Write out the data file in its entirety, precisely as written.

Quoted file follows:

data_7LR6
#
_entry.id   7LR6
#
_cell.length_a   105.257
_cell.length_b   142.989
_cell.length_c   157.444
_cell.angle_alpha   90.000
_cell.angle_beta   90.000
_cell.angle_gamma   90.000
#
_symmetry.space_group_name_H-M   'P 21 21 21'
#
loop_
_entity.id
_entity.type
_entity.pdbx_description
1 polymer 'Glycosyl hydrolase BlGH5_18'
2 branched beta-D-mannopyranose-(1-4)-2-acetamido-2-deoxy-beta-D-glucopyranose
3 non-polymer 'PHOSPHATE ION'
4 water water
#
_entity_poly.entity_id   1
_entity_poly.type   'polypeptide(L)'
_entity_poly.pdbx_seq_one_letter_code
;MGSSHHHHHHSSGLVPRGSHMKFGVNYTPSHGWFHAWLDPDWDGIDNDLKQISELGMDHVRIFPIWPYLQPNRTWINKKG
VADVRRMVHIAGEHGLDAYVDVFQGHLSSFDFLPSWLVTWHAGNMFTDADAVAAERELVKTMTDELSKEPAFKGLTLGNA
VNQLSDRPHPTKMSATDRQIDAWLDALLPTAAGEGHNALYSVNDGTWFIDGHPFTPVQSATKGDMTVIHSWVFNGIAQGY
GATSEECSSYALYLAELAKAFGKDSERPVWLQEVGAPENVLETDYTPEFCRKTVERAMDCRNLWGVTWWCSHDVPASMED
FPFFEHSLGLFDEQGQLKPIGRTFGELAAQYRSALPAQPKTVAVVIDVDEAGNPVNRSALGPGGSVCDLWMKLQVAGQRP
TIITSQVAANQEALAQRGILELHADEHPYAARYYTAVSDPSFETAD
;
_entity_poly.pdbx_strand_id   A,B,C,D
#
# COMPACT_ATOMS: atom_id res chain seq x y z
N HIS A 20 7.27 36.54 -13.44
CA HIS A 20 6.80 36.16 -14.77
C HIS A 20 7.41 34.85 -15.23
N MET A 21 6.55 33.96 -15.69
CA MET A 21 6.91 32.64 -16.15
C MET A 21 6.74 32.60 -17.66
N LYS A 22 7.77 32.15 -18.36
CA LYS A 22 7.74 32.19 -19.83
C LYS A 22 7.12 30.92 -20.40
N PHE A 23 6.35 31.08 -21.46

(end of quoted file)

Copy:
data_7LR6
#
_entry.id   7LR6
#
_cell.length_a   105.257
_cell.length_b   142.989
_cell.length_c   157.444
_cell.angle_alpha   90.000
_cell.angle_beta   90.000
_cell.angle_gamma   90.000
#
_symmetry.space_group_name_H-M   'P 21 21 21'
#
loop_
_entity.id
_entity.type
_entity.pdbx_description
1 polymer 'Glycosyl hydrolase BlGH5_18'
2 branched beta-D-mannopyranose-(1-4)-2-acetamido-2-deoxy-beta-D-glucopyranose
3 non-polymer 'PHOSPHATE ION'
4 water water
#
_entity_poly.entity_id   1
_entity_poly.type   'polypeptide(L)'
_entity_poly.pdbx_seq_one_letter_code
;MGSSHHHHHHSSGLVPRGSHMKFGVNYTPSHGWFHAWLDPDWDGIDNDLKQISELGMDHVRIFPIWPYLQPNRTWINKKG
VADVRRMVHIAGEHGLDAYVDVFQGHLSSFDFLPSWLVTWHAGNMFTDADAVAAERELVKTMTDELSKEPAFKGLTLGNA
VNQLSDRPHPTKMSATDRQIDAWLDALLPTAAGEGHNALYSVNDGTWFIDGHPFTPVQSATKGDMTVIHSWVFNGIAQGY
GATSEECSSYALYLAELAKAFGKDSERPVWLQEVGAPENVLETDYTPEFCRKTVERAMDCRNLWGVTWWCSHDVPASMED
FPFFEHSLGLFDEQGQLKPIGRTFGELAAQYRSALPAQPKTVAVVIDVDEAGNPVNRSALGPGGSVCDLWMKLQVAGQRP
TIITSQVAANQEALAQRGILELHADEHPYAARYYTAVSDPSFETAD
;
_entity_poly.pdbx_strand_id   A,B,C,D
#
# COMPACT_ATOMS: atom_id res chain seq x y z
N HIS A 20 7.27 36.54 -13.44
CA HIS A 20 6.80 36.16 -14.77
C HIS A 20 7.41 34.85 -15.23
N MET A 21 6.55 33.96 -15.69
CA MET A 21 6.91 32.64 -16.15
C MET A 21 6.74 32.60 -17.66
N LYS A 22 7.77 32.15 -18.36
CA LYS A 22 7.74 32.19 -19.83
C LYS A 22 7.12 30.92 -20.40
N PHE A 23 6.35 31.08 -21.46